Boost logo

Boost :

From: Peter Dimov (pdimov_at_[hidden])
Date: 2003-02-10 08:13:36

David Abrahams wrote:
> "William E. Kempf" <wekempf_at_[hidden]> writes:
>> David Abrahams said:
>>> No, my fault. Syntactically, I should've written this:
>>> async_call<int> f(create_thread(), bind(g,1,2));
>>> int r = f();
>> Do you want it to be "int r = f();" or just "int r = f;" or even
>> "int r = f.result();" or similar?
> My other message makes it clear (I hope) that I want what I wrote
> above.

Are you sure that you really want the above? Or are you speculating that you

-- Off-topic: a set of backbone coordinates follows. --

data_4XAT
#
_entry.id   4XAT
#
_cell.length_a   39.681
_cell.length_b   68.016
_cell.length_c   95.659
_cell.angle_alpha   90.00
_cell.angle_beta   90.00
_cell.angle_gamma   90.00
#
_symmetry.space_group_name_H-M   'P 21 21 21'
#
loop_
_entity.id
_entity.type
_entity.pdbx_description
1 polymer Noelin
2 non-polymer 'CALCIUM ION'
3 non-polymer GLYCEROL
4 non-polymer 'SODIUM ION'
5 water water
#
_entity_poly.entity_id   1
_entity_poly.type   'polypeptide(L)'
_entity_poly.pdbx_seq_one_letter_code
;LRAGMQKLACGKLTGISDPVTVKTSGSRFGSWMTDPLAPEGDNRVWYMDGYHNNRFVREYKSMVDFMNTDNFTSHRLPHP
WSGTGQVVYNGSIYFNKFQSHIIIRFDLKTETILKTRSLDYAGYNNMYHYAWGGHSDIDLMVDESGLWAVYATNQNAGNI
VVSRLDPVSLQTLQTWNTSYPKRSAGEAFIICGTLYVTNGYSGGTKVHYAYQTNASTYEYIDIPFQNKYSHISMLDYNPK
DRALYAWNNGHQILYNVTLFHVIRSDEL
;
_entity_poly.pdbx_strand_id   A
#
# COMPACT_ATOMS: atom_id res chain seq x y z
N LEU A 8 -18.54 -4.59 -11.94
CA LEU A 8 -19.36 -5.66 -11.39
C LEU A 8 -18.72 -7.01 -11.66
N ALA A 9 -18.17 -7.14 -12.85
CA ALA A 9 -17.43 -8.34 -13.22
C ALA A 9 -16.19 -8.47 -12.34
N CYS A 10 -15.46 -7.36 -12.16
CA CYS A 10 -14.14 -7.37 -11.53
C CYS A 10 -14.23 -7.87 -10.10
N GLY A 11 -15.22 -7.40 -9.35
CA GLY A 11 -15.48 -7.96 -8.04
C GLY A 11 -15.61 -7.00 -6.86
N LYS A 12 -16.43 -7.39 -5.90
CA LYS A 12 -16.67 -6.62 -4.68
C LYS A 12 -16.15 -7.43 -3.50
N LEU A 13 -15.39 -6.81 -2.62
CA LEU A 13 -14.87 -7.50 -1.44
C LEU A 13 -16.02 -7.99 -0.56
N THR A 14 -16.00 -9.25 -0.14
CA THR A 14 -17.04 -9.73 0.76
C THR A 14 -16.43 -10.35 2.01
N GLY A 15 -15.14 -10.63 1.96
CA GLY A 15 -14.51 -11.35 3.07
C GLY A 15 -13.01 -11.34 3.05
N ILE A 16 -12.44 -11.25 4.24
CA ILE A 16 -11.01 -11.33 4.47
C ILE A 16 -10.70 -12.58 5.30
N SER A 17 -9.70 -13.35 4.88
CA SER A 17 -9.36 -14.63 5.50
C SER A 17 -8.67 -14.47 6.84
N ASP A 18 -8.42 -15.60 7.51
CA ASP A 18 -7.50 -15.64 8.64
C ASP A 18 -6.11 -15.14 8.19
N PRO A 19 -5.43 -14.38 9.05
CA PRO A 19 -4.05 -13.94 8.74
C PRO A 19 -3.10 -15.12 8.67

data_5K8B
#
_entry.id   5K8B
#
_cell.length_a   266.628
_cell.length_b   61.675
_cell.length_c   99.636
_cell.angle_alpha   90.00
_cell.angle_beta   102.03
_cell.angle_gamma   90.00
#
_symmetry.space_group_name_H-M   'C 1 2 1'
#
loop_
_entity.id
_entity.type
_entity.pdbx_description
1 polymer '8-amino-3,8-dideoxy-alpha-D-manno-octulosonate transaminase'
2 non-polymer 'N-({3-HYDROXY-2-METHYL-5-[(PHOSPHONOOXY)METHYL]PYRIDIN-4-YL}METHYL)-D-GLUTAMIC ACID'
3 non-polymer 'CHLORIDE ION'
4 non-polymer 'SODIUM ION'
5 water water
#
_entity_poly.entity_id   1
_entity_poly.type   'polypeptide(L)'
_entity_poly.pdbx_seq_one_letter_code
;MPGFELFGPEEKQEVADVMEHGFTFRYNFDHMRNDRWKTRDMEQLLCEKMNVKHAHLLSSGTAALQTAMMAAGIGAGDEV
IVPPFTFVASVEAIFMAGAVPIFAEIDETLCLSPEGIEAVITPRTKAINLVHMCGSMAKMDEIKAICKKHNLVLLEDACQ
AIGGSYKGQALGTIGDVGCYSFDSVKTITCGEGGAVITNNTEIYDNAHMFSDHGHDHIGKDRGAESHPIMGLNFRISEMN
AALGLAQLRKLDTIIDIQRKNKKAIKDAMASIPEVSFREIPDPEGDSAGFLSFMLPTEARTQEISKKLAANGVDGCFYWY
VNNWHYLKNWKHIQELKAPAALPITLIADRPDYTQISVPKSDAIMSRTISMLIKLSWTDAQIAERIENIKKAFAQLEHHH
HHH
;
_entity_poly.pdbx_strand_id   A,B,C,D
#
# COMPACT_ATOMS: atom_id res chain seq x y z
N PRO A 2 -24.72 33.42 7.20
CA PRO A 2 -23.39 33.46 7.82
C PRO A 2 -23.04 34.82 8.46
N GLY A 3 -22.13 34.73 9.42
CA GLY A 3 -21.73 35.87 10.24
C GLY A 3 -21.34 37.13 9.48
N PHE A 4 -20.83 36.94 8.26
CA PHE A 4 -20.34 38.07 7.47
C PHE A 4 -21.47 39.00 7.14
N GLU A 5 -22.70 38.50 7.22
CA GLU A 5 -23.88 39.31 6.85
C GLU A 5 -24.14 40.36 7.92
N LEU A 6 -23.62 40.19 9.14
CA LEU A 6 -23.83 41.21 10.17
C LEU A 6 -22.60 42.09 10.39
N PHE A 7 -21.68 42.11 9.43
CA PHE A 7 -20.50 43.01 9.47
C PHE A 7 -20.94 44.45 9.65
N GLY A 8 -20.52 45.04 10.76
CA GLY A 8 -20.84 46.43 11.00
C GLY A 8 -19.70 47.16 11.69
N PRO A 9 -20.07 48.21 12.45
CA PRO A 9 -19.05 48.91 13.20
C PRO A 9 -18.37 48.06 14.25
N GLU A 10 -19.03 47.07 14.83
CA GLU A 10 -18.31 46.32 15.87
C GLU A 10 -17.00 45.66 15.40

might want something like the above in a hypothetical situation that you
haven't encountered yet but you might in the future?

>> The f() syntax makes it look like you're invoking the call at that
>> point, when in reality the call was invoked in the construction of
>> f.
> You're just invoking a function to get the result. f itself is not
> the result, so I don't want to use implicit conversion, and f.result()
> does not let f behave polymorphically in a functional programming
> context.

f does not behave polymorphically, or rather, its polymorphic behavior isn't
useful. In the generic contexts I'm familiar with, generators are only used
to produce a sequence of values.

I am not saying that this is never useful, but syntax should target the
typical scenario, not corner cases.

It makes a lot more sense (to me) to reserve operator() for the Runnable
concept, since that's what Boost.Threads currently uses.

Boost list run by bdawes at, gregod at, cpdaniel at, john at